In early 2020, the CARES Act was passed in response to severe negative macroeconomic effects stemming from the COVID-19 pandemic affecting the United States. One of the biggest media talking points centered around the passage of a $1,200 stimulus payment, designed to be distributed over the coming months and help increase consumption. These stimulus payments will be a data goldmine for economists to evaluate over time.
I’ve previously discussed how the COVID-19 crisis is both a demand and supply shock on the economy. With stimulus payments, the government can theoretically mitigate some of the leftward shift in aggregate demand, and even generate a multiplier effect on consumption from the initial $1,200 payout.
The catch is that not everyone will receive $1,200; a means-based test is applied on 2018 or 2019 tax returns (whichever is the latest the IRS had on file for a particular person). For a single filer, you get the full $1,200 if you made below the $75,000 adjusted gross income (AGI) threshold, After that, the total amount you can receive decreases by $5 for every $100 more you made, until the program phases out at $99,000 (rules are slightly different for Head of Household and/or Married/Filing Jointly, but follow the same progression). Additionally, people who claim dependents (e.g. kids) on their tax return are entitled to up to $500 per dependent.
This means that several groups are excluded from the stimulus payment:
- People who fall above the phase-out income threshold of ~$100k
- A high bar for someone in Durham, North Carolina, but relatively low for someone living in the San Francisco, California
- People who didn’t pay their taxes in 2018 or 2019
- Dependents (the $500 goes to the person who claimed the dependent)
- While this may not matter for little kids, there is likely a sizable chunk of college students in the Class of 2020 who were claimed as dependents on their latest tax return, and could have used that $1,200 as they graduate into uncertain times.
Even if you are eligible for some stimulus money, it can take considerable time for it to arrive. Three months after the initial allotment for stimulus checks was passed, an estimated 30-35 million people eligible for a payment still had not received anything. The fastest way to receive the stimulus payment is through direct deposit, which requires setting it up through the IRS website (or already having it established through previous tax returns). The standard distribution approach is still through paper checks, using the home address provided on tax returns. Finally, the IRS is also making use of prepaid debit cards, mailed to homes, as an updated to distribute the money.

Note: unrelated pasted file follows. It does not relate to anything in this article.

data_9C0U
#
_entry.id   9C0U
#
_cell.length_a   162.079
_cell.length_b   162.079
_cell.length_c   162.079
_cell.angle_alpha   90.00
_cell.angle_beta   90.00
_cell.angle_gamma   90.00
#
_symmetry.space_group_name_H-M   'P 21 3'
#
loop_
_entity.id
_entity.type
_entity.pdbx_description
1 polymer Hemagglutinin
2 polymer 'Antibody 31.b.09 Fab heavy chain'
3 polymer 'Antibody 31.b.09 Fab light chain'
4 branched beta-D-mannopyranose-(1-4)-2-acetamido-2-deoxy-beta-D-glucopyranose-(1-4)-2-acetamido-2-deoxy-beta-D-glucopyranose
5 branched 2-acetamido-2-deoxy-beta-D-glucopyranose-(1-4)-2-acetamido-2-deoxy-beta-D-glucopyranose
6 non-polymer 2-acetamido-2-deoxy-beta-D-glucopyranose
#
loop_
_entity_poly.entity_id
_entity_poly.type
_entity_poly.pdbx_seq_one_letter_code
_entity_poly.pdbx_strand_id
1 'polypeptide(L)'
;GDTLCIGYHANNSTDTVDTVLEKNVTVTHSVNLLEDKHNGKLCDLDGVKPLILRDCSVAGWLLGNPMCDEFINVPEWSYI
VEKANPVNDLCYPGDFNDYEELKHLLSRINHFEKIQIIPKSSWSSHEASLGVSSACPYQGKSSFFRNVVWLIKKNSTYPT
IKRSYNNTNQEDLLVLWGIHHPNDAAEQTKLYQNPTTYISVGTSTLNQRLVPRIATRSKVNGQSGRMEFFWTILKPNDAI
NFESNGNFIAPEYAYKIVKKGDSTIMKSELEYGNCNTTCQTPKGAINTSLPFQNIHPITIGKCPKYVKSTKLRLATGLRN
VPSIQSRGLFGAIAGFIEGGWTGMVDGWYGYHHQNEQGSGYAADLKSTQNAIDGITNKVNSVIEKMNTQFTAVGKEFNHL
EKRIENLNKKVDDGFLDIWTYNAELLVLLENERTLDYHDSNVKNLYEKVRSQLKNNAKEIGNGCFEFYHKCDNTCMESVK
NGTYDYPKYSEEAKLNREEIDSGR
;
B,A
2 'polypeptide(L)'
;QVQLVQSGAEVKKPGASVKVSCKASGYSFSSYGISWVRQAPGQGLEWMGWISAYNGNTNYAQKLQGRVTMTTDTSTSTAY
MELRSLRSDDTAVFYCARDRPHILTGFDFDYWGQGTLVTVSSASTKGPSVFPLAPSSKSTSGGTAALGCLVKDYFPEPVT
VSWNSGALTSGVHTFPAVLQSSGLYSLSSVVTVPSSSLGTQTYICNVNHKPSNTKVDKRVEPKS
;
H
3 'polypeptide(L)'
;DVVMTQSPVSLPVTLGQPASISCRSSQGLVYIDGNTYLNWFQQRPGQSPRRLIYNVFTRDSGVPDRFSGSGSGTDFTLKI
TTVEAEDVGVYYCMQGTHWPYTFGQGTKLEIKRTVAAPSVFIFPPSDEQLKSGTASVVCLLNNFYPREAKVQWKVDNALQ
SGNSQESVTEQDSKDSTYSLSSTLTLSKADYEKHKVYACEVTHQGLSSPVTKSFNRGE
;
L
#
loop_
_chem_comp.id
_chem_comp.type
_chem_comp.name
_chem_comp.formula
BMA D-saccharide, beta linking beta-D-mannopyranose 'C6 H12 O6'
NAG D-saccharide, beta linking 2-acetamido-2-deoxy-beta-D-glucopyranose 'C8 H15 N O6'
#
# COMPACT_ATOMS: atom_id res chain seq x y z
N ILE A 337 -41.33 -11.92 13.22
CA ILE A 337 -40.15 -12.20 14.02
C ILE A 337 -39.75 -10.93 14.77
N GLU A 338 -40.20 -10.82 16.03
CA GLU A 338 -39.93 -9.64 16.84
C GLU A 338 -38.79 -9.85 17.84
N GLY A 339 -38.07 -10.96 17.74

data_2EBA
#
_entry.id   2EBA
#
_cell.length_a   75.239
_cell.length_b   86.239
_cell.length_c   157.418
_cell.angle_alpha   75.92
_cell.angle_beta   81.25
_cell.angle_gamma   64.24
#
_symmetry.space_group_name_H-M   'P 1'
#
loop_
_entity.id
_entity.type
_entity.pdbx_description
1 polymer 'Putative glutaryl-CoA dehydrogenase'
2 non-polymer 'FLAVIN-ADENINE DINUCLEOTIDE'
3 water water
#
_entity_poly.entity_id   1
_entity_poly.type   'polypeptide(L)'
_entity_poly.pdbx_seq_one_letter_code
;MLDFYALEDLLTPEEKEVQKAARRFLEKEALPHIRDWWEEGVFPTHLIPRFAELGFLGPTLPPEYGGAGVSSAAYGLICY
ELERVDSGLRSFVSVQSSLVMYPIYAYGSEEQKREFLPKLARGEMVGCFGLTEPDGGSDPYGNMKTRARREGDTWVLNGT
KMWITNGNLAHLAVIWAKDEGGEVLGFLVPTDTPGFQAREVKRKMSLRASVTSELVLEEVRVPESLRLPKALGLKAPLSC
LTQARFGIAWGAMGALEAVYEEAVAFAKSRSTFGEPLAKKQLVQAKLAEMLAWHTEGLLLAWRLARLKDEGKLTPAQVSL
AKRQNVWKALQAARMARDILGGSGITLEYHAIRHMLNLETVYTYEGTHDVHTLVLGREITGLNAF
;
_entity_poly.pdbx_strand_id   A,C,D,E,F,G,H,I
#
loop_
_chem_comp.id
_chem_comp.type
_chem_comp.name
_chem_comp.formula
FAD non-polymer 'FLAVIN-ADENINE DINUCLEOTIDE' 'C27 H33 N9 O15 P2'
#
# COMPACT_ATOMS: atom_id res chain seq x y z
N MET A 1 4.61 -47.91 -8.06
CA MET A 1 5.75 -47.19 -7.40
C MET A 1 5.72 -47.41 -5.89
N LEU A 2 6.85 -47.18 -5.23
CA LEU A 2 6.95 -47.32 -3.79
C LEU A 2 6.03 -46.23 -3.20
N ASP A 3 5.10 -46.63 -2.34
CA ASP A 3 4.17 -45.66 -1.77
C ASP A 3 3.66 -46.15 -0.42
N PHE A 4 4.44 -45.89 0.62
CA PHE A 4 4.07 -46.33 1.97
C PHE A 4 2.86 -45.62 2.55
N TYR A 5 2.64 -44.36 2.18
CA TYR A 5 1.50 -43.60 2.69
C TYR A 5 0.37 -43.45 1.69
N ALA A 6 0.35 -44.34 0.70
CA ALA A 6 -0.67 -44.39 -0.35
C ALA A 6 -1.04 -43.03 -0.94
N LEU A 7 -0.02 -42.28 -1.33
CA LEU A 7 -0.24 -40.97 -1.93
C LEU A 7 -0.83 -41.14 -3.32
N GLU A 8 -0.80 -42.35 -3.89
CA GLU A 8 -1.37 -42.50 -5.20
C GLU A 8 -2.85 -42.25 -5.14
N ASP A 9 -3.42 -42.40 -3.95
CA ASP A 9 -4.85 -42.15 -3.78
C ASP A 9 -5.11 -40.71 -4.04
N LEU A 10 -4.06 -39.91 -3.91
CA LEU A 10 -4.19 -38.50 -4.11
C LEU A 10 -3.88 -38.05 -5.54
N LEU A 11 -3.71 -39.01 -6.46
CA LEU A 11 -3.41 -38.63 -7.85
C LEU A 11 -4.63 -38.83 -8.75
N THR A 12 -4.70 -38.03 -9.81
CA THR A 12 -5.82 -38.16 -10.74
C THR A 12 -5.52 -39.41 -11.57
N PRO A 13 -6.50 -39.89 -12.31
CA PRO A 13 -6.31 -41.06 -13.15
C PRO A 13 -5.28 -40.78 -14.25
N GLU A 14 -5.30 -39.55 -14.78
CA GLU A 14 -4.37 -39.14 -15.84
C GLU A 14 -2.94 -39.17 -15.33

Each of these approaches, however, have had their issues with distribution. Although direct deposit should be the fastest way to receive money, many people who filed through TurboTax or other sites had issues receiving or checking the status of their stimulus payments. Paper checks are slower, especially with a significant backlog in IRS processing, leading to significant delays in mailing out checks. This ironically hurts people who need stimulus payments sooner (if you don’t have a bank account, you’re more likely to be in worse financial shape). Although the prepaid debit cards sound like a good idea at first (they might encourage spending the stimulus check instead of holding onto it), many people tossed the cards out, thinking they were part of a scam.
These approaches create many natural experiments for economists to analyze, with a focus on how best to spend money to boost the economy in future downturns. Questions to answer include:
- How did the different mediums in which stimulus checks were provided (mailed check, direct deposit, debit card) affect the likelihood of people to spend vs. save their stimulus checks?
- One hypothesis is that direct deposits would lead to more saving, while debit cards would lead to more spending
- Where was stimulus money spent?
- Did people use it to cover important living expenses, blow it on inflatable dinosaur costumes, put it in an investment account, or use it for other purposes?
- Did the stimulus checks ultimately help the economy?
- This is much harder to disentangle, but economists may look for longer-term stabilized consumer spending following receipt of stimulus checks as one key metric
- There is also the debt tradeoff to consider, since these stimulus checks are going to be paid for by future taxation
Only time will tell the impact these specific stimulus checks will have had on our economy.